The musical life
The Scottish Chamber Orchestra’s Principal Horn, Alec Frank-Gemmill, gives Baillie Gifford an insight into life as a Professional Musician
When I interviewed Scottish Chamber Orchestra (SCO) Principal Horn, Alec Frank-Gemmill, he was bidding on a rather unconventional item for his home, especially considering he lives in a top floor flat. That item was a sauna.
Being an inhabitant of a top floor dwelling myself, it’s the last thing I would want to negotiate up four flights of stairs, so naturally, I asked Alec to elaborate: “I thought if I could build a sauna in my spare room, I could practise late into the evening without annoying my neighbours,” Alec explains. “At the moment, I don’t start playing before 9am and I tend to stop practising early in the evening. But on those evenings when I could just keep playing, it would be good to have somewhere that provides an extra layer of sound proofing. Somewhere like a sauna.”
A Cambridge scholar, Professor at Guildhall School of Music and Drama and Principal Horn at the SCO, Alec has dedicated his life to his craft. Rather than opting for a purely practical musical education, Alec studied music at Cambridge University before going to music college: “My degree focused on everything but playing my instrument; history, analysis, sociology, musical interpretation. It was very academic, but I was able to play in local orchestras and concerts, which allowed me to practise playing the horn in that environment,” Alec says.
Three years at Guildhall School of Music and Drama followed, after which Alec moved to Zurich where he divided his time between studying music and playing the horn at Zurich Opera House: “I enjoyed my time in Zurich – playing with the orchestra showed that I could build a career as a professional musician,” says Alec.
Unsurprisingly, the road to being hired as a professional musician is far from straightforward. Orchestras tend to work with musicians on a trial period before offering them the position on a more permanent basis. Alec’s appointment with the SCO played out slightly differently: “I auditioned for the SCO while I was playing with an orchestra in Innsbruck. I decided I wanted to leave Austria, and I had auditioned for jobs in Belgium and Denmark and been offered each appointment.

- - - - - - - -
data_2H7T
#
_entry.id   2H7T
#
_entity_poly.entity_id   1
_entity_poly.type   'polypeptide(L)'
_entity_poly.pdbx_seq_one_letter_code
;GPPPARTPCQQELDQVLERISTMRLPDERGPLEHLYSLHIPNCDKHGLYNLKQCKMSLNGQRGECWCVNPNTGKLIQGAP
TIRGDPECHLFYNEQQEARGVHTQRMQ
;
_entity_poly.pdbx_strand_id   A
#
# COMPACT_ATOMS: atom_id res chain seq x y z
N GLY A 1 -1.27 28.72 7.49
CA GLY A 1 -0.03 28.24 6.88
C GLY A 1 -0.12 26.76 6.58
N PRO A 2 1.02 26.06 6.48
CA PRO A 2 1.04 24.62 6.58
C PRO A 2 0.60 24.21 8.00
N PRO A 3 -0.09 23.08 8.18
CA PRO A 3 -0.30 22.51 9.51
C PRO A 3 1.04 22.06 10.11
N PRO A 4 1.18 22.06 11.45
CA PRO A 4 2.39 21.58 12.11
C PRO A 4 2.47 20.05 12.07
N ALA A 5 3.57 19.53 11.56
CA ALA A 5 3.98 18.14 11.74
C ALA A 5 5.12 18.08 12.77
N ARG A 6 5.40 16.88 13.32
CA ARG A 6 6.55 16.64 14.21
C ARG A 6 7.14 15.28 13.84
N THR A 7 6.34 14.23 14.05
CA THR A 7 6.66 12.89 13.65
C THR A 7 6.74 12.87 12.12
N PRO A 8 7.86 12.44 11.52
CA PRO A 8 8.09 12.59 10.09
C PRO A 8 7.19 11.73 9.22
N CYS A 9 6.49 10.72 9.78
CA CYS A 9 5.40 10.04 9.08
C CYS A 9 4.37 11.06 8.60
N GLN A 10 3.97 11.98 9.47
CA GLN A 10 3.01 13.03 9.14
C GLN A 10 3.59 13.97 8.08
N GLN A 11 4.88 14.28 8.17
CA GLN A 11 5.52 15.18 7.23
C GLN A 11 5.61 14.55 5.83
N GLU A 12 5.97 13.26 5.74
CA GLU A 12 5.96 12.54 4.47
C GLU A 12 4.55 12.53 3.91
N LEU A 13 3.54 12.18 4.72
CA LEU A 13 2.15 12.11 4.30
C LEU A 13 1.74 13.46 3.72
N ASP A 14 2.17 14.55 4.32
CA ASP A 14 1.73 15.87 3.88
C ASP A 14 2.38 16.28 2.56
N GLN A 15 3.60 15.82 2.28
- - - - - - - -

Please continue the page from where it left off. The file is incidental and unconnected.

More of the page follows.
“I was on the cusp of moving to Denmark to work for the Copenhagen Opera Orchestra when the SCO offered me the job. I imagine they wanted to hear me play for a few more weeks, but I think they decided it was worth the risk considering the other offers on the table,” Alec explains.
Alec has been the SCO’s Principal Horn since 2009 and was drawn to playing for the orchestra for a number of reasons: “I chose the SCO because I liked the repertoire they were playing and stylistically they were quite similar to the Zurich orchestra. The sound of the SCO and its reputation meant that it was quite an honour to be offered the job.”
In addition to his position with the SCO, Alec recently took up the role of Professor of Horn at the Guildhall School of Music and Drama. “I work with fourth years and post-grads and they’re at a level where I can guide them. I try to gear my teaching towards both improving students’ practical technique and their knowledge of music in general. I think that approach is more inspiring.”
Alec is drawn to playing music from a particular era and adding to its authenticity by choosing the horn the composer would have favoured at that time. “If I’m playing Mozart or Beethoven, I would prefer to use the natural horn, which is one without valves. I find that I can understand the music and reproduce what I think the composer wanted to hear quicker because I’m using the technology they had at the time. I do like playing music on the modern horn, but it’s different. It’s not as historically informed.”
The Brahms Series was sponsored by Baillie Gifford and Alec admits he was excited by the prospect of performing the series: “Brahms wrote some famously brilliant horn parts, so I was really pleased when I heard we would be playing the series.”
To be able to say your day job is a Professional Musician is a dream for many, but how does Alec perceive this? “The one thing I have faith in but I can’t quantify or understand is music. It doesn’t make any sense to me that a collection of noises can lead to something so profoundly amazing when put together. That’s what makes me do what I do. The knowledge that I’m part of something that inexplicable and that magical.”
You can find out more about the Scottish Chamber Orchestra by visiting their website.